SP - John Seymour lived in England, so his advice tends to be very climate specific. That doesn't mean he was an idiot, just that his experiences with homesteading came from a much easier growing environment. His USDA hardiness zone equivalent is about a 7 or 8, if memory doesn't fail me. Gardeners in the Pacific Northwest maritime climate where I live can translate most of his suggestions to practice without modifications (except for irrigation in the dry summer months), because our climate is essentially "Stereotypical English Rain and Fog", but I wouldn't expect it to work on the prairie. If forage is not sufficient for a cow, the stocking rate as provided by the local extension office can lend itself to supporting a couple of goats, that can manage on more marginal land and still provide milk and meat and manure. Where I'm at, the land can on average support just under one animal unit per acre, so with the acreage I have, I could keep a couple of cows or steers and hay a couple acres for winter with my available pasture, rather inefficiently, I might add. I'd rather use that space for an orchard and graze sheep. If I can in stead graze a well managed flock of ewes (4-5 per acre, plus their lambs in the summer, and sheep can graze under fruit trees without damaging the trees, unlike goats or cattle, so I can expand my orchard) in the same area, and get fruit from the trees, milk I can digest, fiber, and grass fed meat from them with much lower inputs than with cattle, with a better rotation, and lower winter feed expenses, due to lambs reaching slaughter weight before I need to start supplementing with hay. It's all about adaptation to your local conditions.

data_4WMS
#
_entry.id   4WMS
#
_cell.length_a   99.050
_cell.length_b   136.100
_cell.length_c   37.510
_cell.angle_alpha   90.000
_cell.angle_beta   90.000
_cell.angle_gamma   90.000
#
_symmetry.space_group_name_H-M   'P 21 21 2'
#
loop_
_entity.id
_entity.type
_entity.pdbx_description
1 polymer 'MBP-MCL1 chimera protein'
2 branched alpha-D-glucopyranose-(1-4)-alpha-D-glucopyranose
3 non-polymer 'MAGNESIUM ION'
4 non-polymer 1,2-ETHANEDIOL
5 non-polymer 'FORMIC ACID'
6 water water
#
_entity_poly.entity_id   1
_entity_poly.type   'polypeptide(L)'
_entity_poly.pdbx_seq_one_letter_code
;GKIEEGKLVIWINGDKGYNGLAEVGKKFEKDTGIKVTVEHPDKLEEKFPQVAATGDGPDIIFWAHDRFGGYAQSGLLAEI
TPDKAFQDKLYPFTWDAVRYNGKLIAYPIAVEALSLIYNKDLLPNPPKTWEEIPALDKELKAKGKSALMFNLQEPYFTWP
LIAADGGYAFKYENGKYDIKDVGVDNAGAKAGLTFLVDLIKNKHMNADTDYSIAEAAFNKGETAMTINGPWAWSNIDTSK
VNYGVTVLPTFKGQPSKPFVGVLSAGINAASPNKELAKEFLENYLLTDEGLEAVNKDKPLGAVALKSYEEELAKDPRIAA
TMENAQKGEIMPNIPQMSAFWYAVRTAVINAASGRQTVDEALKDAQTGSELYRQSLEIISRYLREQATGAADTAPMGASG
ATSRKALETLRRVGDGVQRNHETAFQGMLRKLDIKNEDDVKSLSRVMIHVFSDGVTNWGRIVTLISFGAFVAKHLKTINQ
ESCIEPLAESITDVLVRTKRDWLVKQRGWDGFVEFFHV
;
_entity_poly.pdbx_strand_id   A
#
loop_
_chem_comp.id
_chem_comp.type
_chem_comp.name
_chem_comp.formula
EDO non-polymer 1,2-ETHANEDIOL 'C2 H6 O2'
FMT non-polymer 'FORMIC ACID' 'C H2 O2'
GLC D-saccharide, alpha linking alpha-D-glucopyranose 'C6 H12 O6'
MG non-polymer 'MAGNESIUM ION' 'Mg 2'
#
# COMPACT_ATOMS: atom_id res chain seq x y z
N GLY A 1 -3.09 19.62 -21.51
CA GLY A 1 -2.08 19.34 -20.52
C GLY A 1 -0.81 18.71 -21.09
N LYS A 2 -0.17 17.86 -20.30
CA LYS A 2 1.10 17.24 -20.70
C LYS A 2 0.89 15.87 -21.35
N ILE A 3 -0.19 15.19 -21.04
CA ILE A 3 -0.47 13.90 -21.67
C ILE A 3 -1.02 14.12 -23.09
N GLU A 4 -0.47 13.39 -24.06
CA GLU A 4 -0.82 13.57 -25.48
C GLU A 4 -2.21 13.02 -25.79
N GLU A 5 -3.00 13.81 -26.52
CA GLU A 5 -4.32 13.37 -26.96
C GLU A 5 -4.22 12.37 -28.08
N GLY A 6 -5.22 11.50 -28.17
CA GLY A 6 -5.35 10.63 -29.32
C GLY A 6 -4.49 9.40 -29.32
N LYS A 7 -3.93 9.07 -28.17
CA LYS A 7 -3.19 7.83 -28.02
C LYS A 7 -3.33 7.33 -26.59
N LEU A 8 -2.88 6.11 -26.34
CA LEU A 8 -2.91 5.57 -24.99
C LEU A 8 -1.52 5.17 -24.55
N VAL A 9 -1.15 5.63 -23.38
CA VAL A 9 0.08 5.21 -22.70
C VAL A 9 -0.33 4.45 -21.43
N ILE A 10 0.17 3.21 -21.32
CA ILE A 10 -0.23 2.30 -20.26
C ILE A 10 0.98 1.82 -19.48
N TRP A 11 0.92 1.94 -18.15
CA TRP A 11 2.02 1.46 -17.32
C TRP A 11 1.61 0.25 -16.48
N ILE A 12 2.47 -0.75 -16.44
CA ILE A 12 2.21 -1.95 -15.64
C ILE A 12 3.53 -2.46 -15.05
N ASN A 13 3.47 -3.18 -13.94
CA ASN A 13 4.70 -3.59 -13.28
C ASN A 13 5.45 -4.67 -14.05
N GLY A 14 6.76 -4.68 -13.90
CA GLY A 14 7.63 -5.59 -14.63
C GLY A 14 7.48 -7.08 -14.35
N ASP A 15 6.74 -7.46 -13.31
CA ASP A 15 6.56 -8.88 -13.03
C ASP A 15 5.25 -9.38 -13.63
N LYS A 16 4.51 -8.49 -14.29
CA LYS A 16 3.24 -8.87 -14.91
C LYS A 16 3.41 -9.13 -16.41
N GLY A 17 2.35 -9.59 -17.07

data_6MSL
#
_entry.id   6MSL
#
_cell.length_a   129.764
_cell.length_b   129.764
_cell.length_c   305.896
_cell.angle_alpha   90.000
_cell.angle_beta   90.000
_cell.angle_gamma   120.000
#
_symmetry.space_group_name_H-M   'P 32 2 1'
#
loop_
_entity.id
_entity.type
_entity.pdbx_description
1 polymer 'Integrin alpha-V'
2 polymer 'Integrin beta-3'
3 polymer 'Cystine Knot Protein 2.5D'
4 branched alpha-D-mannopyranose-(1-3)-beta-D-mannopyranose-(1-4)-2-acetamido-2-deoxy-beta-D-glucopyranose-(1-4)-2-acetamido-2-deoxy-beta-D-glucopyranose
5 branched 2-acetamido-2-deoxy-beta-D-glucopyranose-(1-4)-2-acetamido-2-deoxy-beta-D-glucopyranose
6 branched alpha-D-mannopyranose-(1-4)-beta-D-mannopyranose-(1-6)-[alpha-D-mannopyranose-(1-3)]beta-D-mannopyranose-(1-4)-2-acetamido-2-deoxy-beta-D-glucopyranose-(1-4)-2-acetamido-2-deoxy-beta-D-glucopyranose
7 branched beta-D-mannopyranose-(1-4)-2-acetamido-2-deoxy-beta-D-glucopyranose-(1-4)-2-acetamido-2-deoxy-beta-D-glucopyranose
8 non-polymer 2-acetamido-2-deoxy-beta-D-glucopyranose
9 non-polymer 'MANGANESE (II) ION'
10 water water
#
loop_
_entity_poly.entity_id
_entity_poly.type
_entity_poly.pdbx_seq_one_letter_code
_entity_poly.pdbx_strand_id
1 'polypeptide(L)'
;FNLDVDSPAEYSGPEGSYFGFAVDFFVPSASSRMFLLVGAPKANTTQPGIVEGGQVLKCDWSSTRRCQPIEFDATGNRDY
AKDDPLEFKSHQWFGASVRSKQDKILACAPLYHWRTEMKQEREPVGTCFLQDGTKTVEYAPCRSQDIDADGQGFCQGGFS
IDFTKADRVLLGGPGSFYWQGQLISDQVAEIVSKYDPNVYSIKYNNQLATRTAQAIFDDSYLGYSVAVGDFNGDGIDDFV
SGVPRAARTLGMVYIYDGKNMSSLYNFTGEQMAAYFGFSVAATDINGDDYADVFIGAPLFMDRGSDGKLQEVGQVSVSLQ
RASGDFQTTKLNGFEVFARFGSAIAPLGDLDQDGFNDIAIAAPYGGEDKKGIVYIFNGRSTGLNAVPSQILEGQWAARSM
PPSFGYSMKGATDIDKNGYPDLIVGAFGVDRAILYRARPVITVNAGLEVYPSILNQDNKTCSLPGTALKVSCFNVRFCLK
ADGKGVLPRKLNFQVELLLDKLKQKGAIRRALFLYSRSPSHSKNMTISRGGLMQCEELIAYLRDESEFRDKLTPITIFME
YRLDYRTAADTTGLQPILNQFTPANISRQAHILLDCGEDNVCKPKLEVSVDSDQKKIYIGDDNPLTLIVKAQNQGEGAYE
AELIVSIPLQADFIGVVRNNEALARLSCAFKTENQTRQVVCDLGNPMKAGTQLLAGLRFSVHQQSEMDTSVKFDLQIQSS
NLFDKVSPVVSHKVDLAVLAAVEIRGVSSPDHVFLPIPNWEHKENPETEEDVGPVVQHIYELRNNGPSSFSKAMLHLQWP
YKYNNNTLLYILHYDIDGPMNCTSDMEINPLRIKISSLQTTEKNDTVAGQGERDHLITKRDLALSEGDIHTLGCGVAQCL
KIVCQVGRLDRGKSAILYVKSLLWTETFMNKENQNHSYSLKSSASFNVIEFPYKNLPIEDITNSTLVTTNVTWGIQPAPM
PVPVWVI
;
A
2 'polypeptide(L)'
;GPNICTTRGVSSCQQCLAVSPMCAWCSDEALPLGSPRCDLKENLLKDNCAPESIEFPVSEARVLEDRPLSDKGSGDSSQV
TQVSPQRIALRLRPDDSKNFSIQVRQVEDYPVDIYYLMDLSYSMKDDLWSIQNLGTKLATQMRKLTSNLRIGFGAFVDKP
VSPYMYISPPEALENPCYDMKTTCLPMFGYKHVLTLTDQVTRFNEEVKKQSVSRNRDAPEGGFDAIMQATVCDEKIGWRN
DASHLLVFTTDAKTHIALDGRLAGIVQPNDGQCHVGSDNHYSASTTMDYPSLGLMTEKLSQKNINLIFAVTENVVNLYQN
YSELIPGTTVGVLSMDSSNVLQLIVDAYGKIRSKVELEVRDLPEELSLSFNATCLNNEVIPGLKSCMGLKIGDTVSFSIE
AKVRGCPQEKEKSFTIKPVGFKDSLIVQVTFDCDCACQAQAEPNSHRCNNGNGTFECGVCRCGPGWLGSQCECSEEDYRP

5/31/2019 10:15:51 AM